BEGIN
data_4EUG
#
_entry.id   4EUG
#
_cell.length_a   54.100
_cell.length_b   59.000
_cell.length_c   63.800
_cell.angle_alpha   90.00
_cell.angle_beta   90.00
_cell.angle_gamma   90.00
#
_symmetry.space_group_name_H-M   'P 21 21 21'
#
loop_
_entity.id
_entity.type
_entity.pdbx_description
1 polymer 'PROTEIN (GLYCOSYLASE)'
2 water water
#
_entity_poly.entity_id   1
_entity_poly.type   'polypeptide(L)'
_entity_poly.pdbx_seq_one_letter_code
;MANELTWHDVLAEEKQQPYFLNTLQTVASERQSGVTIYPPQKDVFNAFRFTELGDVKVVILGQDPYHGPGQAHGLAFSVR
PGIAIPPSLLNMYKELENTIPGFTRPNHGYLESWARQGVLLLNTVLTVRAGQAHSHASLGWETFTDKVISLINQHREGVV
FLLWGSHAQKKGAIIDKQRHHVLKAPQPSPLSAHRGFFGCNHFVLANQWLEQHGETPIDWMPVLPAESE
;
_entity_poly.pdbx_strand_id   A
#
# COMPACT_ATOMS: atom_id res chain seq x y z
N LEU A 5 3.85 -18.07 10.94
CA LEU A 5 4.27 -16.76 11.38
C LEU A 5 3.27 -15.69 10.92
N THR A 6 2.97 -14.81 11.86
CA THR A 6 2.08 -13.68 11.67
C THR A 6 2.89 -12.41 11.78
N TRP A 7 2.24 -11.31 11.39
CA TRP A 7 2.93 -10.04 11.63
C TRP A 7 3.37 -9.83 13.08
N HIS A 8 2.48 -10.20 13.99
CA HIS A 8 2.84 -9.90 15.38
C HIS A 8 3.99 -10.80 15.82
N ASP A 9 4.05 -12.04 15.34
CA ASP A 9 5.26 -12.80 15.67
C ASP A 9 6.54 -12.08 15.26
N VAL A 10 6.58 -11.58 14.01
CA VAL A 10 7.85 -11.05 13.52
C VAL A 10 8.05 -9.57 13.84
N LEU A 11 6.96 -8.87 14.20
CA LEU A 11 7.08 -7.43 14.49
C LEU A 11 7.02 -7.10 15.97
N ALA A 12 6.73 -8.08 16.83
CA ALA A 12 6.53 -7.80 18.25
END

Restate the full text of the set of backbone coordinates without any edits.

data_4EUG
#
_entry.id   4EUG
#
_cell.length_a   54.100
_cell.length_b   59.000
_cell.length_c   63.800
_cell.angle_alpha   90.00
_cell.angle_beta   90.00
_cell.angle_gamma   90.00
#
_symmetry.space_group_name_H-M   'P 21 21 21'
#
loop_
_entity.id
_entity.type
_entity.pdbx_description
1 polymer 'PROTEIN (GLYCOSYLASE)'
2 water water
#
_entity_poly.entity_id   1
_entity_poly.type   'polypeptide(L)'
_entity_poly.pdbx_seq_one_letter_code
;MANELTWHDVLAEEKQQPYFLNTLQTVASERQSGVTIYPPQKDVFNAFRFTELGDVKVVILGQDPYHGPGQAHGLAFSVR
PGIAIPPSLLNMYKELENTIPGFTRPNHGYLESWARQGVLLLNTVLTVRAGQAHSHASLGWETFTDKVISLINQHREGVV
FLLWGSHAQKKGAIIDKQRHHVLKAPQPSPLSAHRGFFGCNHFVLANQWLEQHGETPIDWMPVLPAESE
;
_entity_poly.pdbx_strand_id   A
#
# COMPACT_ATOMS: atom_id res chain seq x y z
N LEU A 5 3.85 -18.07 10.94
CA LEU A 5 4.27 -16.76 11.38
C LEU A 5 3.27 -15.69 10.92
N THR A 6 2.97 -14.81 11.86
CA THR A 6 2.08 -13.68 11.67
C THR A 6 2.89 -12.41 11.78
N TRP A 7 2.24 -11.31 11.39
CA TRP A 7 2.93 -10.04 11.63
C TRP A 7 3.37 -9.83 13.08
N HIS A 8 2.48 -10.20 13.99
CA HIS A 8 2.84 -9.90 15.38
C HIS A 8 3.99 -10.80 15.82
N ASP A 9 4.05 -12.04 15.34
CA ASP A 9 5.26 -12.80 15.67
C ASP A 9 6.54 -12.08 15.26
N VAL A 10 6.58 -11.58 14.01
CA VAL A 10 7.85 -11.05 13.52
C VAL A 10 8.05 -9.57 13.84
N LEU A 11 6.96 -8.87 14.20
CA LEU A 11 7.08 -7.43 14.49
C LEU A 11 7.02 -7.10 15.97
N ALA A 12 6.73 -8.08 16.83
CA ALA A 12 6.53 -7.80 18.25